hardware as well as a small memory and storage
   footprint. NetManager requires security, throughput and scalability
   coupled with the latest Internet application development
   tools. NetBSD ticks all the boxes even though these requirements
   are at different ends of the spectrum.''

On a similar note, Jukka Marin from Embedtronics in Finland explains:

 ``Embedtronics are specialized in embedded hardware and software
   design.  We work with security, data communication, industrial and
   medical applications using 8- to 32-bit microcontrollers and
   multi-tasking software. We have been using NetBSD since version
   0.9c in 1994 on multiple architectures for practically everything
   from common office work to software development and embedded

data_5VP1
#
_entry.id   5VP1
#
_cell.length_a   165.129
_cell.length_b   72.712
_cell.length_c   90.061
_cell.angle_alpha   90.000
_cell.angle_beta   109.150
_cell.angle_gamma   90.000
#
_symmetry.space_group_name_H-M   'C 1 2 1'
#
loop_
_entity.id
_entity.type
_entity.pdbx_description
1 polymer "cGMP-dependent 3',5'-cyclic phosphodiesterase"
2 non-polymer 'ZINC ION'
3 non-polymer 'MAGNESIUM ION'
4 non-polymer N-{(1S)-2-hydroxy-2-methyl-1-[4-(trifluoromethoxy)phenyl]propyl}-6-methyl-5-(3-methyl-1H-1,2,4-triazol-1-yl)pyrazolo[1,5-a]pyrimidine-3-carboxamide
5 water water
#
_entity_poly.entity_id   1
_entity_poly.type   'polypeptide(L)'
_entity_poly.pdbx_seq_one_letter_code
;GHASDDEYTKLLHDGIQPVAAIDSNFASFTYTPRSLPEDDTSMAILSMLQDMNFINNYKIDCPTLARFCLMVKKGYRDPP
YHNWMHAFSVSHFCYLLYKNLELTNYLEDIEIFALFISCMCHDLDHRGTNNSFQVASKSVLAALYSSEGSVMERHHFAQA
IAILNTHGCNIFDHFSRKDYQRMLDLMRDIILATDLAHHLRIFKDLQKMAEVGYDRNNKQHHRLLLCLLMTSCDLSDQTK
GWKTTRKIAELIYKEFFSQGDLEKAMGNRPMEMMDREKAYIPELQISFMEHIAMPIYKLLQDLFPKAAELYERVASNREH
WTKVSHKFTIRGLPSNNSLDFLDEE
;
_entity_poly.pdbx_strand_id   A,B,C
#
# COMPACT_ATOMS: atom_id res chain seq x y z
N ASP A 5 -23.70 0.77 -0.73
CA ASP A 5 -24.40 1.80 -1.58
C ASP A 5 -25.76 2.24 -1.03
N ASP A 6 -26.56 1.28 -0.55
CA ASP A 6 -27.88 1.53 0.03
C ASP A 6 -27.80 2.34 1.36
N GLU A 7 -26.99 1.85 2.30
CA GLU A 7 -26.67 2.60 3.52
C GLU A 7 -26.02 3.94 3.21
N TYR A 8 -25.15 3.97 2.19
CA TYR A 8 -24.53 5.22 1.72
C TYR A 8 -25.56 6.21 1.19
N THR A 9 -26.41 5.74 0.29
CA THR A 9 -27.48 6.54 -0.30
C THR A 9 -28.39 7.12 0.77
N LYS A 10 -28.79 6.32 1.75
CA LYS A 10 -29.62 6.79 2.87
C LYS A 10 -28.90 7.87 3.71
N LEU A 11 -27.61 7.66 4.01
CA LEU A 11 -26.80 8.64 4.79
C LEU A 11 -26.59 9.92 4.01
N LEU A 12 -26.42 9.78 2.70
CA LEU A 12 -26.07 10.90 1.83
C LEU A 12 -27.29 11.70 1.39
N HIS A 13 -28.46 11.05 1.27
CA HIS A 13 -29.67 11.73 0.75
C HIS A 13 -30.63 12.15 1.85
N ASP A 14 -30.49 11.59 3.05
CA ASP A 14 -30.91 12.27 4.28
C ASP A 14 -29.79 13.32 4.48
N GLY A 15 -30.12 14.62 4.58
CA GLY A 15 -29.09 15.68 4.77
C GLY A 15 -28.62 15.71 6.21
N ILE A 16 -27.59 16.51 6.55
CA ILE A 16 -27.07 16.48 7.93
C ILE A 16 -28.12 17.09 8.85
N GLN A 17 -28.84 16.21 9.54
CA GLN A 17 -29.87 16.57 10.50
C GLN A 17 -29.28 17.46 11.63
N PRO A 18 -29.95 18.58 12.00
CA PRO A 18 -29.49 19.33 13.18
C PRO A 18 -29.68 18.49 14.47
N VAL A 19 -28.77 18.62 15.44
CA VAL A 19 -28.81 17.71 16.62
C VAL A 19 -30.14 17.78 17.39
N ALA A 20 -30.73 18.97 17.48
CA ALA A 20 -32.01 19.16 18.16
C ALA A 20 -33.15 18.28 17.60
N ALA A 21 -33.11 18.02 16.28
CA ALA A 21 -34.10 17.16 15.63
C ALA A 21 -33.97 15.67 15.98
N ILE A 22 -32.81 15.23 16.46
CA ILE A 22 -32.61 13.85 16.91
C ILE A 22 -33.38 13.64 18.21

systems.  We value the code quality, multi-platform support and
   portability, and completely free BSD licensing.''

Metrum Institute uses run their modeling and simulation grid. Jeff
Hane explains:

 ``The clean and modular NetBSD design gives us unrestricted control
   of the OS and package versions, enabling us to adapt to our
   changing operational needs.''

US-based Coyote Point Systems recently selected NetBSD as the base
operating system for its next generation of load balancing and
acceleration appliances.  According to Bill Kish, Coyote Point's Alpha

  ``Our engineering team studied commercial and Open Source options,